When men’s magazines name their sexiest ladies, the interviews that accompany them are normally an exercise in eye-rolling. But Mila Kunis, who is on the cover of this month’s Esquire, gives much more interesting answers to somewhat more interesting questions than is the norm, discussing everything from her family’s immigration from Ukraine (they are Jews and wanted to avoid rising anti-Semitism as the Soviet Union dissolved), to being threatened with blacklisting when she refused to do a magazine cover that made her uncomfortable for the promoting of Max Payne. And it’s particularly interesting to hear her talk about her political involvement, especially given the way some of her skepticism about Esquire itself comes out:
I want to follow up on an answer you recently gave to Glamour. You said you engaged in political street art. Uh, political street art?
I can’t really go into detail because I’m going to get into trouble.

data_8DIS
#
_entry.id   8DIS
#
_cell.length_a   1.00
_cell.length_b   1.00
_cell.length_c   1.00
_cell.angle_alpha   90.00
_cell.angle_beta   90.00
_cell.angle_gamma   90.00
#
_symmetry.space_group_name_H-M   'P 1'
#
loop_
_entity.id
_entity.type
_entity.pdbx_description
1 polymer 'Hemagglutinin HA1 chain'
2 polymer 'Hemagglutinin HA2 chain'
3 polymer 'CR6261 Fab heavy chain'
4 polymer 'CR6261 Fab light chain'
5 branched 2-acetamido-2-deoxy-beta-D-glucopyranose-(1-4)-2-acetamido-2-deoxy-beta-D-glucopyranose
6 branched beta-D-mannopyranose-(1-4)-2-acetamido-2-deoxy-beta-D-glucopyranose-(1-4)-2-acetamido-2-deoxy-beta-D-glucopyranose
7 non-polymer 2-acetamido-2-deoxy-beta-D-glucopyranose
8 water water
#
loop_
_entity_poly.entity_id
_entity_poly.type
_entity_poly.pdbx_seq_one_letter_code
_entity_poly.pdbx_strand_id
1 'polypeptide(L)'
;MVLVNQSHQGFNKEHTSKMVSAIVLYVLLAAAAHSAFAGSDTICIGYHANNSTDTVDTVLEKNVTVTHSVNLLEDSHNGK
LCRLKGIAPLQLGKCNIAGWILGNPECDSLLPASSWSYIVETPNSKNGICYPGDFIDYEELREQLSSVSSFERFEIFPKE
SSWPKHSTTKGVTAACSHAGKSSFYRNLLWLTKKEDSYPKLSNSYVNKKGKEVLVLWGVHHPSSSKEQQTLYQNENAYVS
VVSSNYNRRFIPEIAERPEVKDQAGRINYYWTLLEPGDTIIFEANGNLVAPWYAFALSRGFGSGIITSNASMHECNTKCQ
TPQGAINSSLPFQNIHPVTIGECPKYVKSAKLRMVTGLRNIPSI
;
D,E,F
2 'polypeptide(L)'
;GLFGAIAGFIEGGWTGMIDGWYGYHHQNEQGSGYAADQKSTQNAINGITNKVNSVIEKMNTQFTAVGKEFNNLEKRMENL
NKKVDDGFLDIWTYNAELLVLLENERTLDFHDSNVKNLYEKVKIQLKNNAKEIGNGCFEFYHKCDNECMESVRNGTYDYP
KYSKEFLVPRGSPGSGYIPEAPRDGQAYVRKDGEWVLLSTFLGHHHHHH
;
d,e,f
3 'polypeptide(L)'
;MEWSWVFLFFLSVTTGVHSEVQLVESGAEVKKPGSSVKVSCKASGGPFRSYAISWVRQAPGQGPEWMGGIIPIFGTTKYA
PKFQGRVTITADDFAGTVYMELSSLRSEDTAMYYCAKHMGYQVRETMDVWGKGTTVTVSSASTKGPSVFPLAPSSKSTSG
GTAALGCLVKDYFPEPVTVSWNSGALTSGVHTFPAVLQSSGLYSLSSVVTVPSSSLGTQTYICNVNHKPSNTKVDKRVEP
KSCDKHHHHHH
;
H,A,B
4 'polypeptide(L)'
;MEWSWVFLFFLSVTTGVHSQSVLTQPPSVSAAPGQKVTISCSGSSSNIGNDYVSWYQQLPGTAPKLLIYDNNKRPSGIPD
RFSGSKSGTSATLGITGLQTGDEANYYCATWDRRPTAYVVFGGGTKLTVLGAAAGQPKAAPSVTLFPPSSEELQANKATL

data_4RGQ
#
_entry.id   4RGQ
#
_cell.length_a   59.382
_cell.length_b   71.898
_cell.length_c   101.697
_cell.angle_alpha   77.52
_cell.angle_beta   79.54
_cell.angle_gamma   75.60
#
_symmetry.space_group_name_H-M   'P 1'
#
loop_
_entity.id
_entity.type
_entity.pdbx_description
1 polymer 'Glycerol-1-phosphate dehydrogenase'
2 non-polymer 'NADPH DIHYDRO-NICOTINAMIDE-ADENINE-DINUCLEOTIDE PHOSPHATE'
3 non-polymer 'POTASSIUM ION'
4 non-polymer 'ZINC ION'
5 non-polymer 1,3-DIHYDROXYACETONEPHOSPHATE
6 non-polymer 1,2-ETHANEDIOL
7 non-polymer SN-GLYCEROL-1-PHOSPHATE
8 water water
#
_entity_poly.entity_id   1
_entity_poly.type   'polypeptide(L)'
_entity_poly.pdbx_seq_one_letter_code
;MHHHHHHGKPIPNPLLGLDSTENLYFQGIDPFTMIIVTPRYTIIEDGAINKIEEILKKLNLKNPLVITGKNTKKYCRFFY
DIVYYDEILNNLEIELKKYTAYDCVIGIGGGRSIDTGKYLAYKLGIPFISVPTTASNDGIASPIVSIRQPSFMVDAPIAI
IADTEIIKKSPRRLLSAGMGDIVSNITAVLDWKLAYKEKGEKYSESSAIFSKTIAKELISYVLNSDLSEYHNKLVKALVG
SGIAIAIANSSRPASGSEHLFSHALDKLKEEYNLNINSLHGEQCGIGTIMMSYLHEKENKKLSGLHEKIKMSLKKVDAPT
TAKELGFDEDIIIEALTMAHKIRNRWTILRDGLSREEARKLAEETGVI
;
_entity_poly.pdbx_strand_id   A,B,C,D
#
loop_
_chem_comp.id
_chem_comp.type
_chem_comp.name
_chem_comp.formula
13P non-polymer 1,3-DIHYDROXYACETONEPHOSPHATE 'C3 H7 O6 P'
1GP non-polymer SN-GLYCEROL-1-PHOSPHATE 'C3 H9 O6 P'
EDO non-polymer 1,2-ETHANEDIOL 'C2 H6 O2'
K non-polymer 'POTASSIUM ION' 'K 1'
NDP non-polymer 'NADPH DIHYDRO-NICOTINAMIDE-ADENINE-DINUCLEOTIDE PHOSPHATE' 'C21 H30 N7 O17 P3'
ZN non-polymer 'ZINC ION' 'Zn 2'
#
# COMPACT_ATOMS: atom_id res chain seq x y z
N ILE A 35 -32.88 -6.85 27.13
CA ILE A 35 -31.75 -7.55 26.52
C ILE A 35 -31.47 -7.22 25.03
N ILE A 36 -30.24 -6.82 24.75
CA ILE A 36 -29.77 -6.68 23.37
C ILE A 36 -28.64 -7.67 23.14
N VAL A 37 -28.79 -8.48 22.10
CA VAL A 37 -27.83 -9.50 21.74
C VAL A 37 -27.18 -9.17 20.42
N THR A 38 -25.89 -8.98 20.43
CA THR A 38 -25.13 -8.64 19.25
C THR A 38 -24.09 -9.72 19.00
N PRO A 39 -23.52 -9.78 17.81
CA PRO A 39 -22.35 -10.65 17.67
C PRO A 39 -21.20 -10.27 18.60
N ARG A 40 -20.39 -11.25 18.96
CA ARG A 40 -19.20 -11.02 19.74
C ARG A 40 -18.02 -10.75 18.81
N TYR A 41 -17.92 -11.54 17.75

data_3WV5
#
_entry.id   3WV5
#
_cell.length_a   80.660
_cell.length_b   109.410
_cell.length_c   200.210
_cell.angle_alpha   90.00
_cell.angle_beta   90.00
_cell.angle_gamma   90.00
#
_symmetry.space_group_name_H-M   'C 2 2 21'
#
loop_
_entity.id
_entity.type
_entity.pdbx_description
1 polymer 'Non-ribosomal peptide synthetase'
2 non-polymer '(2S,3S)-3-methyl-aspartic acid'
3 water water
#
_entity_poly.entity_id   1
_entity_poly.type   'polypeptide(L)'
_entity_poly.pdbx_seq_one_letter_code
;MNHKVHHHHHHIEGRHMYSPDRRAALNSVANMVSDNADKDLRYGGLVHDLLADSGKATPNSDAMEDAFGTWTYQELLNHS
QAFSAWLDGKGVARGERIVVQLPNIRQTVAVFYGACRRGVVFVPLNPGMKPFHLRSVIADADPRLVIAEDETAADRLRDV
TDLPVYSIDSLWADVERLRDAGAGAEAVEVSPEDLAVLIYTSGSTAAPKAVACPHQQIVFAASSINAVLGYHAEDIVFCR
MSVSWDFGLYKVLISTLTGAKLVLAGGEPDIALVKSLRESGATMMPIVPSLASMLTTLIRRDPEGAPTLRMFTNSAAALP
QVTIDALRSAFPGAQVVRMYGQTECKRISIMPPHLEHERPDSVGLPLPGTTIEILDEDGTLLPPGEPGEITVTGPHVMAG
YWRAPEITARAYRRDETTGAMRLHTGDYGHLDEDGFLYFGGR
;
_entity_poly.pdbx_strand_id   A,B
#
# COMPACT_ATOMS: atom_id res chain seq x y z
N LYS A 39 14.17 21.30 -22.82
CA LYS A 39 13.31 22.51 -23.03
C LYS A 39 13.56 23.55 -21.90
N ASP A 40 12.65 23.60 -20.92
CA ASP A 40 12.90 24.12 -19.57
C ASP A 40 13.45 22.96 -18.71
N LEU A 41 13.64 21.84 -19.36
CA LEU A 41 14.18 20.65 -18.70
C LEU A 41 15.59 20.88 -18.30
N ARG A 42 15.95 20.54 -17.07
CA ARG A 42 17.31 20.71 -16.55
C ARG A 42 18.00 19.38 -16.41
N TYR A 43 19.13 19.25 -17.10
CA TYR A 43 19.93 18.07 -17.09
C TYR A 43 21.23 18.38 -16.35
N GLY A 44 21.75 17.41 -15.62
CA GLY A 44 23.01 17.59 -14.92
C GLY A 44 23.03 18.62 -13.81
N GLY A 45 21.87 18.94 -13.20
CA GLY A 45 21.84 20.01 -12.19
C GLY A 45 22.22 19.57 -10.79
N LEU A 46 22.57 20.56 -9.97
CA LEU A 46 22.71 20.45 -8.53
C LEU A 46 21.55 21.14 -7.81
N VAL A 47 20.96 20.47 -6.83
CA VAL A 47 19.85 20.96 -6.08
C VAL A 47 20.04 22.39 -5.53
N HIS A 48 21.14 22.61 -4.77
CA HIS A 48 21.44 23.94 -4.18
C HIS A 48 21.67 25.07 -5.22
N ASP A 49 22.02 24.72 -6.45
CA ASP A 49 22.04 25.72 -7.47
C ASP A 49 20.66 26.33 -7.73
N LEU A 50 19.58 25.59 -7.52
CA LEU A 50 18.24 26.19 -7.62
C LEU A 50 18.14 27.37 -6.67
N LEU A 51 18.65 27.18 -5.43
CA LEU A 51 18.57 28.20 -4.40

Why would you get into trouble?
Because it’s illegal.
Can you be vague about it then?
It has to do with the Defense of Marriage Act. It’s my friend’s issue. I’m supporting him.
[She goes off the record.]
Yeah, you could be arrested for that.
But I’d be arrested for something I believe in… . Good luck including something about gay rights in Esquire.
Of course I could include that.
Do you consider yourself political?
I find it all to be incredibly entertaining. I went to the White House Correspondents’ Dinner with Wolf Blitzer. It’s weird: You get invited by people you don’t know — and I never wanna go again, because I had the most incredible experience. Ever. I watch CNN or MSNBC all day long, every day. So I meet with Wolf, and I was like, “Oh, my God. There’s Wolf Blitzer.” Like two drinks in, I just start talking. “So, about Ahmadinejad’s nephew …” Wolf was surprised I followed politics.
Politics can also be incredibly demoralizing.
The way that Republicans attack women is so offensive to me. And the way they talk about religion is offensive. I may not be a practicing Jew, but why we gotta talk about Jesus all the time? And it’s baffling to me how a poor person in Georgia can say, “I’m a Republican.” Why?
Some people don’t like to hear celebrities talk about politics.
I don’t think I’m a celebrity. I’m a working actress. I think there’s a difference.
It’s nice to see an actress remind a magazine that she doesn’t take off her opinions or convictions along with her top, and that her choice of career doesn’t somehow prevent her from being an engaged citizen with serious commitments.